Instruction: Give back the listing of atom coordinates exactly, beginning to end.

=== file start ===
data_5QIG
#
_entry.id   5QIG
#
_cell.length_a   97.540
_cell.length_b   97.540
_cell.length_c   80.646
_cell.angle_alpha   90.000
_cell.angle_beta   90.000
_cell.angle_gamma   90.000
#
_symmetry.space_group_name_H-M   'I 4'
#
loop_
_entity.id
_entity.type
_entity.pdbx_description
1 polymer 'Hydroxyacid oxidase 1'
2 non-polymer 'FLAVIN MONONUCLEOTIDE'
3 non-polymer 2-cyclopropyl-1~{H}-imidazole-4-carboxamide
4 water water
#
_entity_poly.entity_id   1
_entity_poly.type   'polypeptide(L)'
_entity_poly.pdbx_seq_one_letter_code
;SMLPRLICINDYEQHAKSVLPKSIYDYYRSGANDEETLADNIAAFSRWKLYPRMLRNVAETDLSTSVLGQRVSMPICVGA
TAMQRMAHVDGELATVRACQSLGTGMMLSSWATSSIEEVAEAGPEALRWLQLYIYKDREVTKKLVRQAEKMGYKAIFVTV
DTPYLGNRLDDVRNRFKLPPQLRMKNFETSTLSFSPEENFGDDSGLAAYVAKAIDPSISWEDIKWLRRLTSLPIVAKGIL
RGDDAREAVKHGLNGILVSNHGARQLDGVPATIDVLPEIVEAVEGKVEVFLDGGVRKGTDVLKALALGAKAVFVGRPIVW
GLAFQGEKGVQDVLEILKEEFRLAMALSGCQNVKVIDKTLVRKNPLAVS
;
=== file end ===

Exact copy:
data_5QIG
#
_entry.id   5QIG
#
_cell.length_a   97.540
_cell.length_b   97.540
_cell.length_c   80.646
_cell.angle_alpha   90.000
_cell.angle_beta   90.000
_cell.angle_gamma   90.000
#
_symmetry.space_group_name_H-M   'I 4'
#
loop_
_entity.id
_entity.type
_entity.pdbx_description
1 polymer 'Hydroxyacid oxidase 1'
2 non-polymer 'FLAVIN MONONUCLEOTIDE'
3 non-polymer 2-cyclopropyl-1~{H}-imidazole-4-carboxamide
4 water water
#
_entity_poly.entity_id   1
_entity_poly.type   'polypeptide(L)'
_entity_poly.pdbx_seq_one_letter_code
;SMLPRLICINDYEQHAKSVLPKSIYDYYRSGANDEETLADNIAAFSRWKLYPRMLRNVAETDLSTSVLGQRVSMPICVGA
TAMQRMAHVDGELATVRACQSLGTGMMLSSWATSSIEEVAEAGPEALRWLQLYIYKDREVTKKLVRQAEKMGYKAIFVTV
DTPYLGNRLDDVRNRFKLPPQLRMKNFETSTLSFSPEENFGDDSGLAAYVAKAIDPSISWEDIKWLRRLTSLPIVAKGIL
RGDDAREAVKHGLNGILVSNHGARQLDGVPATIDVLPEIVEAVEGKVEVFLDGGVRKGTDVLKALALGAKAVFVGRPIVW
GLAFQGEKGVQDVLEILKEEFRLAMALSGCQNVKVIDKTLVRKNPLAVS
;